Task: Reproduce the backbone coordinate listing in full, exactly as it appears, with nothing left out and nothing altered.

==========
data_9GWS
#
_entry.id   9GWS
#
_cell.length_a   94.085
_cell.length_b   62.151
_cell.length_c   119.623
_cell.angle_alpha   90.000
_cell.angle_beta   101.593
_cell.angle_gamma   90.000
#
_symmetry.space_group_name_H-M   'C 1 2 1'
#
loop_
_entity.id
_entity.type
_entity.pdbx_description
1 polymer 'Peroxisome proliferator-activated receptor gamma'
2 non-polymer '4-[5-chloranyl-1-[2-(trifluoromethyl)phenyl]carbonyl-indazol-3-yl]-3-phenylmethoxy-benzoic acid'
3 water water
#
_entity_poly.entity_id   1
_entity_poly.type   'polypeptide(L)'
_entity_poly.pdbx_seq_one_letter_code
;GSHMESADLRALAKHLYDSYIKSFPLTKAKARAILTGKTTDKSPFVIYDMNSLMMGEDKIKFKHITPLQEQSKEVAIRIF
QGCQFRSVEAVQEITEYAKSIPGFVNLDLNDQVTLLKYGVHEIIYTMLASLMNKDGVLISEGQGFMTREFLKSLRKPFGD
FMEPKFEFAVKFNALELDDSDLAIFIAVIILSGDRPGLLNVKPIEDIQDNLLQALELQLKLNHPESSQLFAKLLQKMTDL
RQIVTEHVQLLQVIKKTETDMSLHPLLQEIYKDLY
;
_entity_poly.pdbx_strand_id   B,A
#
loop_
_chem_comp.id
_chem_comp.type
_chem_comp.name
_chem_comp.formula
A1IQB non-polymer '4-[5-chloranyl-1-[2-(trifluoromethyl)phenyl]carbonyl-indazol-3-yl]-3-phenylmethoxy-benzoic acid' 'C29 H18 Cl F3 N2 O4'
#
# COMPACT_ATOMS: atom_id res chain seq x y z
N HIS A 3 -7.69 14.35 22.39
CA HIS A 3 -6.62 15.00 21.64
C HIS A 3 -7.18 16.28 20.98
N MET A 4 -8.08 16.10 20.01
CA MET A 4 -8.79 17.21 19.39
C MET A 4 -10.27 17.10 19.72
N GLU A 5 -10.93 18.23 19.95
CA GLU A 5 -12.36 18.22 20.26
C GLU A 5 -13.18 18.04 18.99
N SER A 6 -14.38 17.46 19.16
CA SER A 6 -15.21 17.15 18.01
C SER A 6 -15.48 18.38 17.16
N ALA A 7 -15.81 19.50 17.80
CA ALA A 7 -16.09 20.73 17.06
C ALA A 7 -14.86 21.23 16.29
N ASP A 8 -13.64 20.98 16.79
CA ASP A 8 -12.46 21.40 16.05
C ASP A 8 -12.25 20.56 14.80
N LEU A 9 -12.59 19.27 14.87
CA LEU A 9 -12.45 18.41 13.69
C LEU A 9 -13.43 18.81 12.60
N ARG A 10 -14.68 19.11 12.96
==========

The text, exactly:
data_9GWS
#
_entry.id   9GWS
#
_cell.length_a   94.085
_cell.length_b   62.151
_cell.length_c   119.623
_cell.angle_alpha   90.000
_cell.angle_beta   101.593
_cell.angle_gamma   90.000
#
_symmetry.space_group_name_H-M   'C 1 2 1'
#
loop_
_entity.id
_entity.type
_entity.pdbx_description
1 polymer 'Peroxisome proliferator-activated receptor gamma'
2 non-polymer '4-[5-chloranyl-1-[2-(trifluoromethyl)phenyl]carbonyl-indazol-3-yl]-3-phenylmethoxy-benzoic acid'
3 water water
#
_entity_poly.entity_id   1
_entity_poly.type   'polypeptide(L)'
_entity_poly.pdbx_seq_one_letter_code
;GSHMESADLRALAKHLYDSYIKSFPLTKAKARAILTGKTTDKSPFVIYDMNSLMMGEDKIKFKHITPLQEQSKEVAIRIF
QGCQFRSVEAVQEITEYAKSIPGFVNLDLNDQVTLLKYGVHEIIYTMLASLMNKDGVLISEGQGFMTREFLKSLRKPFGD
FMEPKFEFAVKFNALELDDSDLAIFIAVIILSGDRPGLLNVKPIEDIQDNLLQALELQLKLNHPESSQLFAKLLQKMTDL
RQIVTEHVQLLQVIKKTETDMSLHPLLQEIYKDLY
;
_entity_poly.pdbx_strand_id   B,A
#
loop_
_chem_comp.id
_chem_comp.type
_chem_comp.name
_chem_comp.formula
A1IQB non-polymer '4-[5-chloranyl-1-[2-(trifluoromethyl)phenyl]carbonyl-indazol-3-yl]-3-phenylmethoxy-benzoic acid' 'C29 H18 Cl F3 N2 O4'
#
# COMPACT_ATOMS: atom_id res chain seq x y z
N HIS A 3 -7.69 14.35 22.39
CA HIS A 3 -6.62 15.00 21.64
C HIS A 3 -7.18 16.28 20.98
N MET A 4 -8.08 16.10 20.01
CA MET A 4 -8.79 17.21 19.39
C MET A 4 -10.27 17.10 19.72
N GLU A 5 -10.93 18.23 19.95
CA GLU A 5 -12.36 18.22 20.26
C GLU A 5 -13.18 18.04 18.99
N SER A 6 -14.38 17.46 19.16
CA SER A 6 -15.21 17.15 18.01
C SER A 6 -15.48 18.38 17.16
N ALA A 7 -15.81 19.50 17.80
CA ALA A 7 -16.09 20.73 17.06
C ALA A 7 -14.86 21.23 16.29
N ASP A 8 -13.64 20.98 16.79
CA ASP A 8 -12.46 21.40 16.05
C ASP A 8 -12.25 20.56 14.80
N LEU A 9 -12.59 19.27 14.87
CA LEU A 9 -12.45 18.41 13.69
C LEU A 9 -13.43 18.81 12.60
N ARG A 10 -14.68 19.11 12.96